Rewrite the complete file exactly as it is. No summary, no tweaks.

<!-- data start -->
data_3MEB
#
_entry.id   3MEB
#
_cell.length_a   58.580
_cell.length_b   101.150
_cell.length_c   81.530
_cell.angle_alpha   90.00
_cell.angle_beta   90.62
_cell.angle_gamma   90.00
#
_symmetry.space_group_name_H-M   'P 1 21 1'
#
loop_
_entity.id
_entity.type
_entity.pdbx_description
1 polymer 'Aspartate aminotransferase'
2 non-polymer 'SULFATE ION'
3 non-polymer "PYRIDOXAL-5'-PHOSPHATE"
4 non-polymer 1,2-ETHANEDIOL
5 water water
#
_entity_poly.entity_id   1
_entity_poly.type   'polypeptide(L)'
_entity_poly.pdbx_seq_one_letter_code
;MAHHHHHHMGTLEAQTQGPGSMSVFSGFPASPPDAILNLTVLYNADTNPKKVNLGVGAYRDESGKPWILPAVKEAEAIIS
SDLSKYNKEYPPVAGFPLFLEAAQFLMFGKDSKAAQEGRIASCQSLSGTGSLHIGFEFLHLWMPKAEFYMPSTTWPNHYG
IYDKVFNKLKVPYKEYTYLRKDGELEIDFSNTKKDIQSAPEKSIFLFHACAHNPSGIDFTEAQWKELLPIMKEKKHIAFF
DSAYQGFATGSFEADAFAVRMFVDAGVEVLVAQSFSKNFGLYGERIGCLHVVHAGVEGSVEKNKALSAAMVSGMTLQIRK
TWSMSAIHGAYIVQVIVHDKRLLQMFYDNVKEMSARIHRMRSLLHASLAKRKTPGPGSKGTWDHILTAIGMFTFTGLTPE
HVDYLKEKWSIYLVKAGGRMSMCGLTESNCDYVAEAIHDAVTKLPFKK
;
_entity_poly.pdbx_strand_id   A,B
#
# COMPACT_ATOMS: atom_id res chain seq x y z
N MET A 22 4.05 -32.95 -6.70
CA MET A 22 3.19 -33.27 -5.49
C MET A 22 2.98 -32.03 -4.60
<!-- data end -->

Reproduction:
data_3MEB
#
_entry.id   3MEB
#
_cell.length_a   58.580
_cell.length_b   101.150
_cell.length_c   81.530
_cell.angle_alpha   90.00
_cell.angle_beta   90.62
_cell.angle_gamma   90.00
#
_symmetry.space_group_name_H-M   'P 1 21 1'
#
loop_
_entity.id
_entity.type
_entity.pdbx_description
1 polymer 'Aspartate aminotransferase'
2 non-polymer 'SULFATE ION'
3 non-polymer "PYRIDOXAL-5'-PHOSPHATE"
4 non-polymer 1,2-ETHANEDIOL
5 water water
#
_entity_poly.entity_id   1
_entity_poly.type   'polypeptide(L)'
_entity_poly.pdbx_seq_one_letter_code
;MAHHHHHHMGTLEAQTQGPGSMSVFSGFPASPPDAILNLTVLYNADTNPKKVNLGVGAYRDESGKPWILPAVKEAEAIIS
SDLSKYNKEYPPVAGFPLFLEAAQFLMFGKDSKAAQEGRIASCQSLSGTGSLHIGFEFLHLWMPKAEFYMPSTTWPNHYG
IYDKVFNKLKVPYKEYTYLRKDGELEIDFSNTKKDIQSAPEKSIFLFHACAHNPSGIDFTEAQWKELLPIMKEKKHIAFF
DSAYQGFATGSFEADAFAVRMFVDAGVEVLVAQSFSKNFGLYGERIGCLHVVHAGVEGSVEKNKALSAAMVSGMTLQIRK
TWSMSAIHGAYIVQVIVHDKRLLQMFYDNVKEMSARIHRMRSLLHASLAKRKTPGPGSKGTWDHILTAIGMFTFTGLTPE
HVDYLKEKWSIYLVKAGGRMSMCGLTESNCDYVAEAIHDAVTKLPFKK
;
_entity_poly.pdbx_strand_id   A,B
#
# COMPACT_ATOMS: atom_id res chain seq x y z
N MET A 22 4.05 -32.95 -6.70
CA MET A 22 3.19 -33.27 -5.49
C MET A 22 2.98 -32.03 -4.60